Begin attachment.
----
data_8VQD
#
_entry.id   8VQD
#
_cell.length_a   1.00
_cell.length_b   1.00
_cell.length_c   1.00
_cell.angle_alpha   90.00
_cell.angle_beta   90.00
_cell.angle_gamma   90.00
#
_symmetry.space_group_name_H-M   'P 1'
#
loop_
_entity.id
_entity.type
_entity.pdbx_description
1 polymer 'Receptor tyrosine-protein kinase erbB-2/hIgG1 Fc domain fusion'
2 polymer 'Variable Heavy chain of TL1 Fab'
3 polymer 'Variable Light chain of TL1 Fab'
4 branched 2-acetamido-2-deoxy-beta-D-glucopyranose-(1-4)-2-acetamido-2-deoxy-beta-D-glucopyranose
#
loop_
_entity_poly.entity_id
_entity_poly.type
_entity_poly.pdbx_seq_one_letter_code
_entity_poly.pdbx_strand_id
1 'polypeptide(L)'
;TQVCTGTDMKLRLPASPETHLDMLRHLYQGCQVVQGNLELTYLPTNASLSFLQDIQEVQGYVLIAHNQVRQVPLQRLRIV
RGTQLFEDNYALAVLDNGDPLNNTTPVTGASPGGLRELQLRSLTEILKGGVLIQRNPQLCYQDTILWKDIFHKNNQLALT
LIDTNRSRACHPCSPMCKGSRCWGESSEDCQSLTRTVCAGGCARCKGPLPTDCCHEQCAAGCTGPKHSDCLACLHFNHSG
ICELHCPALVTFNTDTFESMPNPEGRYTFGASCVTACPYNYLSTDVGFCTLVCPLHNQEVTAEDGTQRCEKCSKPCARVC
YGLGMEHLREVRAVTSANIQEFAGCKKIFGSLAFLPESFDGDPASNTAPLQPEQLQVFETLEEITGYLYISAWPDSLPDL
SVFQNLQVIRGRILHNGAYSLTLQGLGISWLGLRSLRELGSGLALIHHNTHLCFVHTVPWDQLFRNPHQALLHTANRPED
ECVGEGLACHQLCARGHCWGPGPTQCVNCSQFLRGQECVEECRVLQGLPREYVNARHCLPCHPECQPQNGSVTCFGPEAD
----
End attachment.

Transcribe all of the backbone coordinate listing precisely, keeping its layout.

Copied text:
data_8VQD
#
_entry.id   8VQD
#
_cell.length_a   1.00
_cell.length_b   1.00
_cell.length_c   1.00
_cell.angle_alpha   90.00
_cell.angle_beta   90.00
_cell.angle_gamma   90.00
#
_symmetry.space_group_name_H-M   'P 1'
#
loop_
_entity.id
_entity.type
_entity.pdbx_description
1 polymer 'Receptor tyrosine-protein kinase erbB-2/hIgG1 Fc domain fusion'
2 polymer 'Variable Heavy chain of TL1 Fab'
3 polymer 'Variable Light chain of TL1 Fab'
4 branched 2-acetamido-2-deoxy-beta-D-glucopyranose-(1-4)-2-acetamido-2-deoxy-beta-D-glucopyranose
#
loop_
_entity_poly.entity_id
_entity_poly.type
_entity_poly.pdbx_seq_one_letter_code
_entity_poly.pdbx_strand_id
1 'polypeptide(L)'
;TQVCTGTDMKLRLPASPETHLDMLRHLYQGCQVVQGNLELTYLPTNASLSFLQDIQEVQGYVLIAHNQVRQVPLQRLRIV
RGTQLFEDNYALAVLDNGDPLNNTTPVTGASPGGLRELQLRSLTEILKGGVLIQRNPQLCYQDTILWKDIFHKNNQLALT
LIDTNRSRACHPCSPMCKGSRCWGESSEDCQSLTRTVCAGGCARCKGPLPTDCCHEQCAAGCTGPKHSDCLACLHFNHSG
ICELHCPALVTFNTDTFESMPNPEGRYTFGASCVTACPYNYLSTDVGFCTLVCPLHNQEVTAEDGTQRCEKCSKPCARVC
YGLGMEHLREVRAVTSANIQEFAGCKKIFGSLAFLPESFDGDPASNTAPLQPEQLQVFETLEEITGYLYISAWPDSLPDL
SVFQNLQVIRGRILHNGAYSLTLQGLGISWLGLRSLRELGSGLALIHHNTHLCFVHTVPWDQLFRNPHQALLHTANRPED
ECVGEGLACHQLCARGHCWGPGPTQCVNCSQFLRGQECVEECRVLQGLPREYVNARHCLPCHPECQPQNGSVTCFGPEAD